Guyana has recently strengthened the AML/CFT framework and staff recommend further advances in this area . Guyana has been removed from the Caribbean Financial Action Task Force (CFATF) and the European Commission’s Money-Laundering Blacklists. It is further strengthening the AMF/CFT framework, and it will be mutually evaluated again by end-2023. Similarly, the National Risk Assessment is completed, and the BoG is working on its recommendations with the requested support from the Caribbean Regional Technical Assistance Center (CARTAC).
Staff agree with the authorities that exchange rate stability serves Guyana’s needs best currently. The use of the exchange rate as the nominal anchor is currently appropriate, concurrent with increased efforts to diversify the non-oil economy and deepen the domestic financial markets. The accumulation of substantial buffers in the NRF will strengthen Guyana’s headroom to maintain a stable exchange rate. Over the medium- to long-term, as Guyana becomes a major oil producer, staff support the authorities’ aims to deepen financial markets and recommend revising the monetary policy framework to ensure it is well suited for the economy’s needs, including allowing the exchange rate to absorb shocks and increase its flexibility to maintain competitiveness.
Staff commend the authorities’ good progress in strengthening Guyana’s anti-corruption framework and fiscal transparency and supports further advances. Several pillars of the anticorruption framework have been recently strengthened, including the Integrity and Public Procurement Commissions (IC and PPC) and the National Procurement and Tender Administration Board (NPTAB). Audit reports of public expenditures, including for COVID, are published, and their recommendations are followed up on. Asset declarations of a large number of public officials are submitted annually, and public procurement tenders are streamed live. The authorities made progress in implementing the recommendations of the 2019 and 2021 EITI (Extractive Industries Transparency Initiative) reports, notably on the reconciliation with the fiscal regime. Some progress has also been made on information sharing and publication of extractive industries’ financial statements, and the authorities are strengthening capacity to address remaining gaps, including in moving towards electronic disclosure and adequate follow-up.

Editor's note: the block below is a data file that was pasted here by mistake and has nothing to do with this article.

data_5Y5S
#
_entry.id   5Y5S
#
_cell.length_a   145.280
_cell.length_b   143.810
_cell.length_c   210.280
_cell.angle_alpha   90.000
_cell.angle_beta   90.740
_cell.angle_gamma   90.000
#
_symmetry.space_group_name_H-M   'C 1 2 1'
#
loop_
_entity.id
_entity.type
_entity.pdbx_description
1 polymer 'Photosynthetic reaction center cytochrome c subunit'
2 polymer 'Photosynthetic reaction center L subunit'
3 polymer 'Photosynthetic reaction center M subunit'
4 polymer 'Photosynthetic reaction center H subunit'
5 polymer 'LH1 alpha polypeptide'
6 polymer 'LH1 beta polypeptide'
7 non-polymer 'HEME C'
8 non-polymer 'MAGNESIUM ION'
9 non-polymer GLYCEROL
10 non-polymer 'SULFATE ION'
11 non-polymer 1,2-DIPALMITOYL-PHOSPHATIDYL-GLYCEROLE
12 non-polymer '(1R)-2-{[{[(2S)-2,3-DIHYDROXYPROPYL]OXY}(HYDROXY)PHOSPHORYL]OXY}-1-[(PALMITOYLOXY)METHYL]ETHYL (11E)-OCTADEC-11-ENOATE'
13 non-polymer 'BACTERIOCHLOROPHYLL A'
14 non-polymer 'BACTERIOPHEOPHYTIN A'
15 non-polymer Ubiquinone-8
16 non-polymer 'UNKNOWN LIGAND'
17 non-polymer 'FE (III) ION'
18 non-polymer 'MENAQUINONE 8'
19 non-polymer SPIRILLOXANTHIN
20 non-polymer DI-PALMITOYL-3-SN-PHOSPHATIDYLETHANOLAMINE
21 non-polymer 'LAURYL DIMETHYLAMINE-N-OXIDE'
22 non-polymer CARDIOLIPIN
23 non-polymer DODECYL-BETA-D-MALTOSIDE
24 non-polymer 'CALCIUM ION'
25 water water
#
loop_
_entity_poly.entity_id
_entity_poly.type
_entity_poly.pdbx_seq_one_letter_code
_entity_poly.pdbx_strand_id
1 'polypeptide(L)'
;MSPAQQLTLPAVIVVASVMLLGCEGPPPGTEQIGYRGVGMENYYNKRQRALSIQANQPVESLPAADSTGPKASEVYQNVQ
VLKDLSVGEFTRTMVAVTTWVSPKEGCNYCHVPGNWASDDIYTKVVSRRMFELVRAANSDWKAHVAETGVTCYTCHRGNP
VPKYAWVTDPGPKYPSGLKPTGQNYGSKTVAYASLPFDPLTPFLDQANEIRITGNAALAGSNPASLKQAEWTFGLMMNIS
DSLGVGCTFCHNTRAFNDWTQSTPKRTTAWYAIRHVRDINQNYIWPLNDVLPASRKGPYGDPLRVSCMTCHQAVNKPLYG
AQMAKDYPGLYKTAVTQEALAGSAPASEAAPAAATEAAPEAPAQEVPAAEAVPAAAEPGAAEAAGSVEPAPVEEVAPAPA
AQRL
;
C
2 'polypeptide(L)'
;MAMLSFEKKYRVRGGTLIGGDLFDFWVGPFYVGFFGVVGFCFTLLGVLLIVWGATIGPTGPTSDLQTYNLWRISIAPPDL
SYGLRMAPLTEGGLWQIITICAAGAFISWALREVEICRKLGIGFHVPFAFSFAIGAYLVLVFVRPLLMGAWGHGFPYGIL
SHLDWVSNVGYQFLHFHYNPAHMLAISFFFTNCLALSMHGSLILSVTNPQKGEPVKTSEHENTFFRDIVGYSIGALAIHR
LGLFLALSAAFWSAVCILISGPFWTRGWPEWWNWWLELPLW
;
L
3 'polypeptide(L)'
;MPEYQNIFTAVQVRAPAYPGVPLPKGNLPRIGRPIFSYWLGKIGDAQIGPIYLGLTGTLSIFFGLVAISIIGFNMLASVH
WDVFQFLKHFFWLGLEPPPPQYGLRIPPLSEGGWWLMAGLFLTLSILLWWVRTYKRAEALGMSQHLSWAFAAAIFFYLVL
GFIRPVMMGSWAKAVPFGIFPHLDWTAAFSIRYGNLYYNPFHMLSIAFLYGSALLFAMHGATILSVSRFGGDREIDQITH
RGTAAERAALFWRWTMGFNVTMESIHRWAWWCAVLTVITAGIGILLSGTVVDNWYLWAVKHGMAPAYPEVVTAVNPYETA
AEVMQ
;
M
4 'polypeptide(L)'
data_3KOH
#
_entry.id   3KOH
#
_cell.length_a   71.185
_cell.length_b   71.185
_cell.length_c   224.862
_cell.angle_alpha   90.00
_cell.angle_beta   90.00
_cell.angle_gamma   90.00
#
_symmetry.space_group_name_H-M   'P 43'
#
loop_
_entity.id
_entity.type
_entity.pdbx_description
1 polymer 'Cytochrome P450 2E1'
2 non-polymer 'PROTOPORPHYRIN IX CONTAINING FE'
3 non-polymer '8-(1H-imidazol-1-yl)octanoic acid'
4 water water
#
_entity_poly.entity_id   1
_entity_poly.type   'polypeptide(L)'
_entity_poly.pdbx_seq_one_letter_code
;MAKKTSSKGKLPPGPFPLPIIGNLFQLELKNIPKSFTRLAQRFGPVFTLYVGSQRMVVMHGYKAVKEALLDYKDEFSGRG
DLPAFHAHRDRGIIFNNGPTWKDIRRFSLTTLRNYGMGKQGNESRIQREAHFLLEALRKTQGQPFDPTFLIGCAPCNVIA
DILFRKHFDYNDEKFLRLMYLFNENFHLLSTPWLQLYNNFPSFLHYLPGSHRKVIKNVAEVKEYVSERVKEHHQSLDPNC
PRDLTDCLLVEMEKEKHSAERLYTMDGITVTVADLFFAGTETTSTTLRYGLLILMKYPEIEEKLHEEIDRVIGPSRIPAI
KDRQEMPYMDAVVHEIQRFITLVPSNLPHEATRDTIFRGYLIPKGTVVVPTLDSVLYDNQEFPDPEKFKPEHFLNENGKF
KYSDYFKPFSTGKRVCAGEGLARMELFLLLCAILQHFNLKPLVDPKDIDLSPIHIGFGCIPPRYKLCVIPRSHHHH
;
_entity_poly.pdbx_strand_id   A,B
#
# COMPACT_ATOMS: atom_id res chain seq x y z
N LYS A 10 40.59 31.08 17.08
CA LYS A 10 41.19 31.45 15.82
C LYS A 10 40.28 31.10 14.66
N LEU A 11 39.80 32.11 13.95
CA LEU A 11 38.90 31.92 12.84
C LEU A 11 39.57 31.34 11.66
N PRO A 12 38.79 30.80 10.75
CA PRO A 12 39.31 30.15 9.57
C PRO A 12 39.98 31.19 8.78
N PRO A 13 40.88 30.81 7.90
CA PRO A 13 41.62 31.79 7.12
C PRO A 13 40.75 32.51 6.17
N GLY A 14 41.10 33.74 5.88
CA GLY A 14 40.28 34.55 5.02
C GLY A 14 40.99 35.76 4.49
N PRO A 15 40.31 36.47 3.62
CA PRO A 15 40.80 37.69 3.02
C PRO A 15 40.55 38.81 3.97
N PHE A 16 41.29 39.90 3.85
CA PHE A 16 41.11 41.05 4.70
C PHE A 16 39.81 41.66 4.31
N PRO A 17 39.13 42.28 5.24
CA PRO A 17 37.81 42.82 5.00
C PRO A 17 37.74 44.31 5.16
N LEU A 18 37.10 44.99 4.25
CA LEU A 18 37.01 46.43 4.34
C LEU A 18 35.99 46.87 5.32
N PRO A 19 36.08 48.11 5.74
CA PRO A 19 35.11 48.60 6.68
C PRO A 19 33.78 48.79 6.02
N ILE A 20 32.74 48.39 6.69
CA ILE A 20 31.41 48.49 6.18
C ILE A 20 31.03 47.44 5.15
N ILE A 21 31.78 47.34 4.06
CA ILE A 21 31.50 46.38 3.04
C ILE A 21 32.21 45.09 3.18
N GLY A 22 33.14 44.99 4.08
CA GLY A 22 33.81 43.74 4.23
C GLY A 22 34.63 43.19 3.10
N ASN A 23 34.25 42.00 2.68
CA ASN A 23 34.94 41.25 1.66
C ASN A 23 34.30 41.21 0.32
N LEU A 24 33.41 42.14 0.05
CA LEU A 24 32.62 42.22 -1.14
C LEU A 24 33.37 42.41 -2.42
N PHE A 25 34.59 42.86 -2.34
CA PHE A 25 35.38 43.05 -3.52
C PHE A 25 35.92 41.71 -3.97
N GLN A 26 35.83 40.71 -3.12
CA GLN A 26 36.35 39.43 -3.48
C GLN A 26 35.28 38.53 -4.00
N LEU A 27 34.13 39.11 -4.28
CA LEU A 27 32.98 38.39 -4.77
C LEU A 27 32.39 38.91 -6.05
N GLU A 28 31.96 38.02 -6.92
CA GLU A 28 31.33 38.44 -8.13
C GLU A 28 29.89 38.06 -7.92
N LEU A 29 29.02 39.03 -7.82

The Fund is ready to assist the authorities’ capacity development needs. This includes technical assistance on macroeconomic and fiscal management, development of financial market infrastructure, and strengthening of statistical capabilities.
The IMF Executive Board is expected to discuss Guyana’s Article IV consultation on August 31st, 2022. The mission expresses its sincere thanks to the authorities and other Guyanese stakeholders for their warm hospitality, cooperation, and candor.
 After a no-confidence vote in December 2018, the new administration took office only in August 2020. As a result, the 2020 budget was approved only in September, affecting confidence, and forcing increased reliance on direct financing from the central bank.